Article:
Presumed Criminal: Black Youth and the Justice System in Postwar New York
February 19, 2021
Carl Suddler, Ph.D., with Michael Dickinson, Ph.D.
A stark disparity exists between black and white youth experiences in the justice system today. Black youths are perceived to be older and less innocent than their white peers. When it comes to incarceration, race trumps class, and even as black youths articulate their own experiences with carceral authorities, many Americans remain surprised by the inequalities they continue to endure. In his revealing book, Carl Suddler brings to light a much longer history of the policies and strategies that tethered the lives of black youths to the justice system indefinitely.
This event was presented as part of the Race, Ethnicity and Social Justice Speaker Series and was co-sponsored by the VCU Department of History.
Carl Suddler, Ph.D.
Carl Suddler, Ph.D., is an assistant professor of history at Emory University. His primary historical research interests examine the intersections of youth, race and crime in the United States. His work has appeared in scholarly and popular outlets such as the Journal of American History, the Journal of African American History, American Studies Journal, the Journal of Sports History, as well as op-eds for the Washington Post, The Conversation, HuffPost, Bleacher Report and the Brookings Institute. Suddler has appeared on venues such as CNN, ABC News, Al Jazeera, and NPR. His first book, "Presumed Criminal: Black Youth and the Justice System in Postwar New York," was published by New York University Press in 2019.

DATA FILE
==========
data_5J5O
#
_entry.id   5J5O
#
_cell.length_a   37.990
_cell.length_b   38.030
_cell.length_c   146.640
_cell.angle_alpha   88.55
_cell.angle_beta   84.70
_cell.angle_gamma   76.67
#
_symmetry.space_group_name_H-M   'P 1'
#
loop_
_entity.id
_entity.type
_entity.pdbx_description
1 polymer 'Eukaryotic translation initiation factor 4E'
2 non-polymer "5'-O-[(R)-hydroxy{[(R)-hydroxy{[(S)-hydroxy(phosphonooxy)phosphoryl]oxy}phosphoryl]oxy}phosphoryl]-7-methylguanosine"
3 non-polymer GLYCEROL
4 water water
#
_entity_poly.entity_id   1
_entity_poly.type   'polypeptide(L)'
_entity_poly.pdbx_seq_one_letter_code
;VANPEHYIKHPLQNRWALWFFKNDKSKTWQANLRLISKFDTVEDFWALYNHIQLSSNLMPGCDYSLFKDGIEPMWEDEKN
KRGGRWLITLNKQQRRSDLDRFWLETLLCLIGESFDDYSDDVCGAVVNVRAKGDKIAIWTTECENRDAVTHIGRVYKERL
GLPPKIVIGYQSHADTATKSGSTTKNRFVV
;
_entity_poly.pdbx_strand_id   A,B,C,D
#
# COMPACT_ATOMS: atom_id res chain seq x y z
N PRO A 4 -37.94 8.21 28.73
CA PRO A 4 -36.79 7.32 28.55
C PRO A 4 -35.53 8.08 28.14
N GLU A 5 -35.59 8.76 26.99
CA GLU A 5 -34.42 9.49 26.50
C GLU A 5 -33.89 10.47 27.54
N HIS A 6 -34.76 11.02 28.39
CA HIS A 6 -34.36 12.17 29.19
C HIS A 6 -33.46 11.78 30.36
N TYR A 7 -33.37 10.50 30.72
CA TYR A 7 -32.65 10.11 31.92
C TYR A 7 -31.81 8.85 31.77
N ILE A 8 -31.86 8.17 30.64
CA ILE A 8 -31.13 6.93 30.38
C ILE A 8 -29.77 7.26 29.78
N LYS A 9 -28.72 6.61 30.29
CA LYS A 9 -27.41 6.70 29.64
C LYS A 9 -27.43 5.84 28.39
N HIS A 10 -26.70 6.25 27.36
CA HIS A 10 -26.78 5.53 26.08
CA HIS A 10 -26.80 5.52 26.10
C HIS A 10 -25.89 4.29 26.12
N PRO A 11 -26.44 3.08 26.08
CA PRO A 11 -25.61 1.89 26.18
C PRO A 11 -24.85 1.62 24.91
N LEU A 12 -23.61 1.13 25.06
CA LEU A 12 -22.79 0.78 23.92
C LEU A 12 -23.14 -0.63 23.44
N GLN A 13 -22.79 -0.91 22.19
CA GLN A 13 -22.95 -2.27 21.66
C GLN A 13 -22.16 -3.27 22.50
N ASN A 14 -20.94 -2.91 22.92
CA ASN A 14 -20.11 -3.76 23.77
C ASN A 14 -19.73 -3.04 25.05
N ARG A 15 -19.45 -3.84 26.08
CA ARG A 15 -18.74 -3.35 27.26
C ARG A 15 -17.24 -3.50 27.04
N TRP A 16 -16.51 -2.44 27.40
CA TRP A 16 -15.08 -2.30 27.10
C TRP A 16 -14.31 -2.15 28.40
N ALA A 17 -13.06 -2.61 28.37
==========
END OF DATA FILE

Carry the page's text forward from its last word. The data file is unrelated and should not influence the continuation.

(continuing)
Michael Dickinson, Ph.D.
Michael Dickinson, Ph.D., is an assistant professor of history at Virginia Commonwealth University. He is the former interim director of the Mellon Scholars Program at the Library Company of Philadelphia. More recently, he was the 2019-20 Barra Sabbatical Fellow at University of Pennsylvania's McNeil Center for Early American Studies. His research examines black lives and communities in eighteenth and nineteenth century cities. His book "Almost Dead: Slavery and Social Rebirth in the Black Urban Atlantic, 1680-1807" is forthcoming with University of Georgia Press.